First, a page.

Social Media and Privacy

By Carl Turner (@leftyrightbrain)

Pharma leaders are coming together at Digital Pharma West for an exciting exchange of innovative ideas in digital communication, especially in a heavily regulated industry. Whether social media is new territory or you are already executing a strategic multichannel communication plan, privacy is more important than ever.

Consider Zuckerbergs Law: Back in 2008, Facebook founder Mark Zuckerberg observed that people will share twice as much data as they did the year before and will share twice as much the year after that. Now that more physicians and patients are participating in social networks and private communities, data is everywhere.

Given that state of things, it seems obvious to have a compliance plan for information in the electronic health system and digital patient records. But have you thought about a plan that addresses the issue of privacy in a social world?

Staff, medical professionals and physicians are leaving their digital footprint when they post medical encounters, give basic medical advice or talk about their work on Facebook, Twitter, blogs and other social networks. They may even be conversing with patients or giving feedback about a colleague.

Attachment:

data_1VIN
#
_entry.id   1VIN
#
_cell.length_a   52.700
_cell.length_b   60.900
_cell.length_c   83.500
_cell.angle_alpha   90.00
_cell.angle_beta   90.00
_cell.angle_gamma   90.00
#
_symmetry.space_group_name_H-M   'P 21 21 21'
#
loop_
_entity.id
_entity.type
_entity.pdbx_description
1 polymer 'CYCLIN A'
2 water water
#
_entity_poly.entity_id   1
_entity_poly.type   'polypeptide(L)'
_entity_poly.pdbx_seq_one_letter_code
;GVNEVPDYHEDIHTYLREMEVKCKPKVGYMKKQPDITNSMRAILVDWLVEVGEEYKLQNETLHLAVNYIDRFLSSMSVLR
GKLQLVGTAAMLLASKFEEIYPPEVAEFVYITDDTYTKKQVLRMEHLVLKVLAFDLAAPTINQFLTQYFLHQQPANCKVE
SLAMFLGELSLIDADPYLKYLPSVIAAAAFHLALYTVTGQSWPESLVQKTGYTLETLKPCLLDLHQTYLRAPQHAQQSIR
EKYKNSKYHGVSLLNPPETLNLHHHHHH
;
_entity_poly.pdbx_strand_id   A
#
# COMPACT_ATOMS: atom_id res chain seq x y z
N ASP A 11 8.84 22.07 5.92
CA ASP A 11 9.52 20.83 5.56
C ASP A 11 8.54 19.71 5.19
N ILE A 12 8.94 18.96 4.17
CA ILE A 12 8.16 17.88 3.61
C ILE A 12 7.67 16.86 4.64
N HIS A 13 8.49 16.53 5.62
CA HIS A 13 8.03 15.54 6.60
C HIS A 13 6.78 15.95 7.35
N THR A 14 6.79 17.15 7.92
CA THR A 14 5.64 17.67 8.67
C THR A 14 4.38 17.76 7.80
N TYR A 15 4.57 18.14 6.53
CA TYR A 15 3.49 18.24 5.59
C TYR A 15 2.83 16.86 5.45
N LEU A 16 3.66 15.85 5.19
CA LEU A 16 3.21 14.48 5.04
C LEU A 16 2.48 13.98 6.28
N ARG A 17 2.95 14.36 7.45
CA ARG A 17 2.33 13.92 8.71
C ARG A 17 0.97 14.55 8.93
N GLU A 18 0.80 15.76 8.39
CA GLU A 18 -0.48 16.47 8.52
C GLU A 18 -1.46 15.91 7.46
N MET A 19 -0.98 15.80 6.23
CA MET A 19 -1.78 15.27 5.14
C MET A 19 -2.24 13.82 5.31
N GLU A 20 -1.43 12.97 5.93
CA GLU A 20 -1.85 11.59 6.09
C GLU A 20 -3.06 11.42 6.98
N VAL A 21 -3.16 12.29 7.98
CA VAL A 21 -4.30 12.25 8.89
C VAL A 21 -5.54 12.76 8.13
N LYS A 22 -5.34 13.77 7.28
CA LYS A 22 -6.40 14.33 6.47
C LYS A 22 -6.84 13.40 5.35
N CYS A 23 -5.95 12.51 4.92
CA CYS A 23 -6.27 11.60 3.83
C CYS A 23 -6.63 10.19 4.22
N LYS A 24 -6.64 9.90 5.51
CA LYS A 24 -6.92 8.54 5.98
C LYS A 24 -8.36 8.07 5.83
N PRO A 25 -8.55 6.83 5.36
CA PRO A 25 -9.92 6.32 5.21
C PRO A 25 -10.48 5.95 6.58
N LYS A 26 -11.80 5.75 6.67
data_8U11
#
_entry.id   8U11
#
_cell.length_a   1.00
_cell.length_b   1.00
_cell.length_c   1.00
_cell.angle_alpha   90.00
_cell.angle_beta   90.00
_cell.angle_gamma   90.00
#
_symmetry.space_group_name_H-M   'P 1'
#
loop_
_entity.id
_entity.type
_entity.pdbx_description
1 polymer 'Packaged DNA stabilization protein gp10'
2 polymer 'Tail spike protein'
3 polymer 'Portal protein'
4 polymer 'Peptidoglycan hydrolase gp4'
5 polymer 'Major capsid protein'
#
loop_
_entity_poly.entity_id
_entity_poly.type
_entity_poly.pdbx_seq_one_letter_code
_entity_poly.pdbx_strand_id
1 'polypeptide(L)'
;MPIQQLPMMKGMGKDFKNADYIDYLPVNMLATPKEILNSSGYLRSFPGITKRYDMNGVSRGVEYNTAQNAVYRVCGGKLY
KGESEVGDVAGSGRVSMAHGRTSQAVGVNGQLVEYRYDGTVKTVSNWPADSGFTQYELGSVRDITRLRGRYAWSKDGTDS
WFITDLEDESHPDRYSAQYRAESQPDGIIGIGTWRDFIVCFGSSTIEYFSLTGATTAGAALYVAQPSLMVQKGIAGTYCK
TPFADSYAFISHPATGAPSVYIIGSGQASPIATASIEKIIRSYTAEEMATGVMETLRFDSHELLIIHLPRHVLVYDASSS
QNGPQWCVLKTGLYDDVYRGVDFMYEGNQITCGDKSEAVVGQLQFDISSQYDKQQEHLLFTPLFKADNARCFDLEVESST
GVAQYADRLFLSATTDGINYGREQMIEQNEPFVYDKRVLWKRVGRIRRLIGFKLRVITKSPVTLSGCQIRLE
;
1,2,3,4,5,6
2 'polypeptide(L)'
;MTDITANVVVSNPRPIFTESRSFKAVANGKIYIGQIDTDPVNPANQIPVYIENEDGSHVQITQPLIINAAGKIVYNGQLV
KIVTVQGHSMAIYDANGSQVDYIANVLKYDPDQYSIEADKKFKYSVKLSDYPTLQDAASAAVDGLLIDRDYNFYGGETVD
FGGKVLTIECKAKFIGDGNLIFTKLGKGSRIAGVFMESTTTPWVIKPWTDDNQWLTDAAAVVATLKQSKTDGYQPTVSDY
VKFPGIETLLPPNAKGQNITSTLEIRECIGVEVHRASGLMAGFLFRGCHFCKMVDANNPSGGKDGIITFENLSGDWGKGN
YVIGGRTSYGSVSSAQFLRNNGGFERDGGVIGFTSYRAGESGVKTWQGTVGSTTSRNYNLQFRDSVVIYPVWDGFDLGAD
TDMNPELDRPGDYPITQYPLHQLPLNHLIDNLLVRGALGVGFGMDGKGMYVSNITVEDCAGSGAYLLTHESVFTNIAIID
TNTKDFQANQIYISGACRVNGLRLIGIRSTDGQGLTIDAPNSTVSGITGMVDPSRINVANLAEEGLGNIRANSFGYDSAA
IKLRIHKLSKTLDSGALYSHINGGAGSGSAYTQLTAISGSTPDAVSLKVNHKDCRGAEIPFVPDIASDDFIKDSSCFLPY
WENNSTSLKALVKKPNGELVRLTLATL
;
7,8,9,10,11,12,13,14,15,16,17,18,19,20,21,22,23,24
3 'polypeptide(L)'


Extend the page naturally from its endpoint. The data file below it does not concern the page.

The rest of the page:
Social media is fantastic for improving collaboration and helping patients reach out to each other and the medical community. But its also too dangerous to take a Wild West approach. If you dont already have a formal social media policy, you need one to protect your staff and patient privacy, and it should be included in your employee handbook. When in an electronic format, it can be easily updated and shared.

A social media policy that guides health care professionals in how to interact on social networks – and what to do and what not to do – ensures compliance with privacy laws. Employees talk about work even doctors. They need to think about doctor-patient confidentiality in their online interactions and communicate in appropriate ways. For example, when talking about a patient, even if not called out by name, they may reveal details that identify the patient, a clear violation of HIPAA, and be subject to penalties and reputation damage.

This is a new area for many of us; protecting privacy needs to remain at the heart of health care. Responsible use of social media should be everyones priority. Join us at Digital Pharma West to learn best practices in navigating social media and how to use it without jeopardizing patient privacy.

Pixels and Pills will be there covering the event from start to finish. Join us in staying on the cutting-edge of digital technology. We hope to see you there!



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